Commercial Leases

We deal with various matters involving commercial leases, such as the grant of new leases and the purchase of existing leases. We have experience dealing with shops and offices, cafeterias, restaurants and takeaways and industrial buildings such as warehouses.

Before you instruct us to handle your commercial lease matter you will need to agree the basic terms (sometimes known as ‘Heads of Terms’) with the other party or parties involved in the transaction. Please refer to our section ‘What should I consider when agreeing the basic terms of a commercial lease’ below.

How can we help you?

A commercial lease is a legal agreement by which money is paid from a tenant to a Landlord in order to use land or a building for a business use for an agreed period of time. Often, a lease will be granted for a particular floor in a building but it could be for the whole building.

Grant

This is where a Landlord is granting a new lease to a tenant.

Acquisition

This is where a tenant is acquiring a new lease from a landlord.

Purchase / Assignment

This is where someone wishes to purchase the remaining term of an existing lease from the current tenant of that lease

Disposal

This is where the tenant of an existing lease wishes to:

  • Sell/transfer their lease to someone else; or
  • Surrender the lease back to the landlord; or
  • Exercise a break clause in the lease.

We act for landlords whose tenants have approached them with a view to disposing of their leases, for tenants who wish to grant an underlease and for tenants who wish to renew their leases.

You should consider the following points when negotiating the basic terms of a commercial lease. These should ideally be negotiated and agreed before you instruct us:

Alterations

If any substantial alterations or fit out works are required to the property you will need to obtain the Landlord’s consent to such works. A ‘licence for alterations’ will need to be drafted. It is usual for the tenant to pay the landlord’s legal fees for preparing this document.

Annual Rent

VAT may be payable on the annual rent. If this is the case, and the tenant is registered for VAT the tenant may be able to recover some or all of the VAT paid on the rent. Annual rent can also be subject to review over a period of years.

Break Clauses

Break clauses allow a party to terminate a lease early, for example, at the end of the fifth year of a ten year lease. They can be exercisable by a landlord only, by a tenant only or by both the landlord and the tenant. Usually, there will be various conditions that the tenant will need to satisfy in order to take advantage of a break clause.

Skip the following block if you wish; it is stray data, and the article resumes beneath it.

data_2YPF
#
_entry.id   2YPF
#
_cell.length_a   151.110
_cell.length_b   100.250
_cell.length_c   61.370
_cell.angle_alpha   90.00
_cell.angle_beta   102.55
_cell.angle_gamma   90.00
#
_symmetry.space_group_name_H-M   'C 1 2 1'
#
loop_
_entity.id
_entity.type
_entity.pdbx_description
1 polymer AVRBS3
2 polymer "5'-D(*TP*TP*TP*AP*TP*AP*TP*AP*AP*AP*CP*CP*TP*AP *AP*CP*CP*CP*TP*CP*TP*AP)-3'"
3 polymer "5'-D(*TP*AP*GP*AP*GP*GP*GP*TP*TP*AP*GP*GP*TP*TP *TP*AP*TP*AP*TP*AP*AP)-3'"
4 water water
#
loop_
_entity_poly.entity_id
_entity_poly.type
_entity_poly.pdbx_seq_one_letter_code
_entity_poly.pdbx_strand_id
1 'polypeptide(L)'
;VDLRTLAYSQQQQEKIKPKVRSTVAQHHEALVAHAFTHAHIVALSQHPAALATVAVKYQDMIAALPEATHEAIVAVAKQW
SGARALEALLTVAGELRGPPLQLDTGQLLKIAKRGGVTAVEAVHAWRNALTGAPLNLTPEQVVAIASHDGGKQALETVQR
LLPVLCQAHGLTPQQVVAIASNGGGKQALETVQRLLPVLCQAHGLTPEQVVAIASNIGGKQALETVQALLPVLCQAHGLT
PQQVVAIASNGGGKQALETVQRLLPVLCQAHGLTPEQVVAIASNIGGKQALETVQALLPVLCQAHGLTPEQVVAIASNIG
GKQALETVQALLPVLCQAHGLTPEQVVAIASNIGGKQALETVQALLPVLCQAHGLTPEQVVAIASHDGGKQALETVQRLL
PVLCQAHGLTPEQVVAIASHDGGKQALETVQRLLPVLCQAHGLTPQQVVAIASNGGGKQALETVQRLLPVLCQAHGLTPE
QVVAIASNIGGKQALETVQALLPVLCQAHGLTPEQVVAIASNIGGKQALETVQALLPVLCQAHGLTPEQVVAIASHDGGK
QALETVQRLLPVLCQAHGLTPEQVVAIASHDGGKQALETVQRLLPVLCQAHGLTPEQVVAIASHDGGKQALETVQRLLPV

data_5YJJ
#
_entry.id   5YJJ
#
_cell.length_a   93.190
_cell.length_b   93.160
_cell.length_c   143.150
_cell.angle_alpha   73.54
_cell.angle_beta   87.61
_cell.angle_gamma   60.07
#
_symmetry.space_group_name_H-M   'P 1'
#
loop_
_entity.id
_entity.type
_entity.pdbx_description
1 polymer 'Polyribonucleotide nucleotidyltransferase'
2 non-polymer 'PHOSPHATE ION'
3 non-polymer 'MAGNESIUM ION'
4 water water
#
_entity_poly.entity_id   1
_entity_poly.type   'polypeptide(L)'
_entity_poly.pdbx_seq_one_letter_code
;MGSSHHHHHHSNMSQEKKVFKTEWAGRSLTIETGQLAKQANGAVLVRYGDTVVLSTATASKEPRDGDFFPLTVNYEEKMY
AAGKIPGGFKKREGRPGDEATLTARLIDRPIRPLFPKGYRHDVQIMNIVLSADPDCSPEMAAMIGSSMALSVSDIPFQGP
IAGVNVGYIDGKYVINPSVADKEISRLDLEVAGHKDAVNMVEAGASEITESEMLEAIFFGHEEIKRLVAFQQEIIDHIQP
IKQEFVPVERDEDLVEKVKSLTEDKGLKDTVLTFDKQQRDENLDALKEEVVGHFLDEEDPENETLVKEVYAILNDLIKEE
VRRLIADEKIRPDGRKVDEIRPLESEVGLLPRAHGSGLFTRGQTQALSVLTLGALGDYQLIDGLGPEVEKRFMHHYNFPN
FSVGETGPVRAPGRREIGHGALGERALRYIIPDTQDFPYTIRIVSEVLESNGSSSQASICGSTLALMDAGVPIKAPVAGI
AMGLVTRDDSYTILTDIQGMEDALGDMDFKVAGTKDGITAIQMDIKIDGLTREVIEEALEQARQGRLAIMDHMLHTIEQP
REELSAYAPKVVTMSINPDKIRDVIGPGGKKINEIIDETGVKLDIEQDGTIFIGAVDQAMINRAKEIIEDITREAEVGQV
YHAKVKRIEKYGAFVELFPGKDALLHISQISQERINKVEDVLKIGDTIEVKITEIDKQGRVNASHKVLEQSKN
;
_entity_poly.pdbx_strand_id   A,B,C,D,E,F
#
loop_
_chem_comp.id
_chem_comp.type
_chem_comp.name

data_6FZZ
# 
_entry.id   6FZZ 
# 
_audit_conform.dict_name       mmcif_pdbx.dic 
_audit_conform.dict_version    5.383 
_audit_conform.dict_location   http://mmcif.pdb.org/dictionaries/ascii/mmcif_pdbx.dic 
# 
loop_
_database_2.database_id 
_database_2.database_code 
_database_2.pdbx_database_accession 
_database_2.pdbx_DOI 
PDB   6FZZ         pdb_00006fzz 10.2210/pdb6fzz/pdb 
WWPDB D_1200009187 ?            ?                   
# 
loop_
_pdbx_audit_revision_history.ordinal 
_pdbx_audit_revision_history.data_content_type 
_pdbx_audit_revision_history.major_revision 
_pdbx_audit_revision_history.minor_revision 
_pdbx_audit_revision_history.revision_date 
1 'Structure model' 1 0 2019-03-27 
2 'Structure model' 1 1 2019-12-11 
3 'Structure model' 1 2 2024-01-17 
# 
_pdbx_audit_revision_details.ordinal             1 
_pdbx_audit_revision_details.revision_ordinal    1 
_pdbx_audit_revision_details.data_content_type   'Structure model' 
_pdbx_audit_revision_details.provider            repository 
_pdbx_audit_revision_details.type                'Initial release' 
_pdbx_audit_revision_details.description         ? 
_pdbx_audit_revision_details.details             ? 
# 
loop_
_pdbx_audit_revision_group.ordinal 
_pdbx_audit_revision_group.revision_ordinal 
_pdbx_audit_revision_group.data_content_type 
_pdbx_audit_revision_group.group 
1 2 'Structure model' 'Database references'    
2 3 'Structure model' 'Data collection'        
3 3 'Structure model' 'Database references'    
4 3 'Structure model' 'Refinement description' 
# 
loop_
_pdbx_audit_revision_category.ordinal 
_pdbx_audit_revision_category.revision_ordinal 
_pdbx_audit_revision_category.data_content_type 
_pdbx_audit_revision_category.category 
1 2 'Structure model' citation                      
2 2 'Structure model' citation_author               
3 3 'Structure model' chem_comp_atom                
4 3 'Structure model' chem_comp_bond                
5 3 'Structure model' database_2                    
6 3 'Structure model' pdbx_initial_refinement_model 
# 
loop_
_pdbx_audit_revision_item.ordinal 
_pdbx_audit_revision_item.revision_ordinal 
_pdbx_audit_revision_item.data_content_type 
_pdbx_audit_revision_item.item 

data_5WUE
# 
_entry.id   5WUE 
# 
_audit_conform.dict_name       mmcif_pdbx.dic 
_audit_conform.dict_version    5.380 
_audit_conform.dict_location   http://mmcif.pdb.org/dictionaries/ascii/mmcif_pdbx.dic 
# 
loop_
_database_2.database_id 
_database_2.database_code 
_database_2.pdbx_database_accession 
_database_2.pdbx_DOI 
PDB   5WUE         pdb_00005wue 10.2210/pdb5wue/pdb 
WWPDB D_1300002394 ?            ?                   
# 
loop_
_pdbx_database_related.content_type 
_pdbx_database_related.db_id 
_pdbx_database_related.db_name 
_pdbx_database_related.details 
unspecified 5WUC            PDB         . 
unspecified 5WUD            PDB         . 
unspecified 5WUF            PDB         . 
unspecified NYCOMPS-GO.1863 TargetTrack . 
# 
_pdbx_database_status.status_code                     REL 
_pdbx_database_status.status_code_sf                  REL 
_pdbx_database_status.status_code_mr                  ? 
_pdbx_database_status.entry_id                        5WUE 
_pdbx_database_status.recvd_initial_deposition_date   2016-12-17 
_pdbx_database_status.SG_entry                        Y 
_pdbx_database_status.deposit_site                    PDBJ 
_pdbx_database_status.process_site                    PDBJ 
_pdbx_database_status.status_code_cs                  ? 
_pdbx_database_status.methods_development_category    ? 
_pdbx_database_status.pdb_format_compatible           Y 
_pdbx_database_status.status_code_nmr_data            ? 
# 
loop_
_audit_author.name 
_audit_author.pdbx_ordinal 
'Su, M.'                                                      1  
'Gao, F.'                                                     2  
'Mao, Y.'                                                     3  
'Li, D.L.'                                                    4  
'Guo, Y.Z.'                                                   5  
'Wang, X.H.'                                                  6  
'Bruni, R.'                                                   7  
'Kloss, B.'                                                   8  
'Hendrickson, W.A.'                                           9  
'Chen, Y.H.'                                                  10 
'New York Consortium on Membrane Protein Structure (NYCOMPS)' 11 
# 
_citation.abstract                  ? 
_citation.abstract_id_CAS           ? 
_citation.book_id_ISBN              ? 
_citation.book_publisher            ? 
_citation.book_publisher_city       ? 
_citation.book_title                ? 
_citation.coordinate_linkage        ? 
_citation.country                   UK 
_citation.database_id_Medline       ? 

Guarantors

A tenant may be required by the landlord to provide a guarantor to guarantee the rental payments and other obligations under the lease. A landlord will often require a tenant to pay a Rent Deposit in addition to or as an alternative to a guarantor.

Landlord & Tenant Act 1954

If a lease is granted “within the security provisions of” or “inside” the Landlord & Tenant Act 1954 this means that the tenant will have an automatic legal right to a new lease at the end of the lease term unless the property is required back for the Landlord’s occupation or the Landlord can rely upon one of a number of other grounds set out in the Act. A specific procedure must be followed. If the lease is “outside the security provisions” or “contracted out of” the Landlord & Tenant Act 1954 the tenant will have no automatic right to a new lease at the end of the lease term.

Legal fees

Both parties should attempt to reach an agreement as to responsibility for legal fees. It may be agreed that each party pays their own legal fees, or alternatively that the tenant pays the fees of the landlord.

Permitted Use

This is the use agreed by the landlord and we will check that the property has the correct planning permission for your proposed use. The permitted use will be investigated when we carry out searches of the property.

Rent Deposits

A tenant will often be required to pay a rent deposit to the Landlord as security for the breach of any of the obligations under the lease during the lease term. If the tenant falls behind on any payments required under the lease or breaches any other lease terms the landlord can deduct money from the rent deposit to recover the loss. The tenant will be required to top up the deposit to the original amount within a certain period of time. The landlord will hold the rent deposit until the tenant moves out of the property.

Rent Free Periods

If the tenant wants to carry out fitting out works to the property when taking on a lease, it is often possible to negotiate a time frame such as at the start of the lease during which the tenant will not have to pay rent, especially if the tenant is unable to operate the business during this time.

Rent Reviews

Most commercial leases contain rent reviews at certain intervals, for example, every fifth year. Commonly, the rent will be increased in line with the rent that would be payable for the property on the open market at the time of the review. Usually, it will be ‘upwards only’. However, in the event of a downturn in the market, an ‘upwards only’ review would mean that the rent is not decreased at the review date.

Term

The ‘term’ of a lease means the length of the lease, for example, 5 or 10 years. It is important for both a landlord and tenant to consider whether the lease is to be granted within the provisions of the Landlord & Tenant Act 1954.

The steps involved will depend on the nature of the transaction but broadly fall into these stages:

Investigating The Title

(when acting for the new tenant or assignee)

To check that the landlord has the right to grant a lease of the property, and to highlight any other interests that may affect the acquisition

Obtaining Searches of the Property

(when acting for the new tenant or assignee)

To reveal any potential legal risks affecting the property

Raising Enquiries for Tenants or Assignees or Responding to Enquiries for Landlords or Assignors

The landlord or assignor must disclose detailed information about the practicalities of the property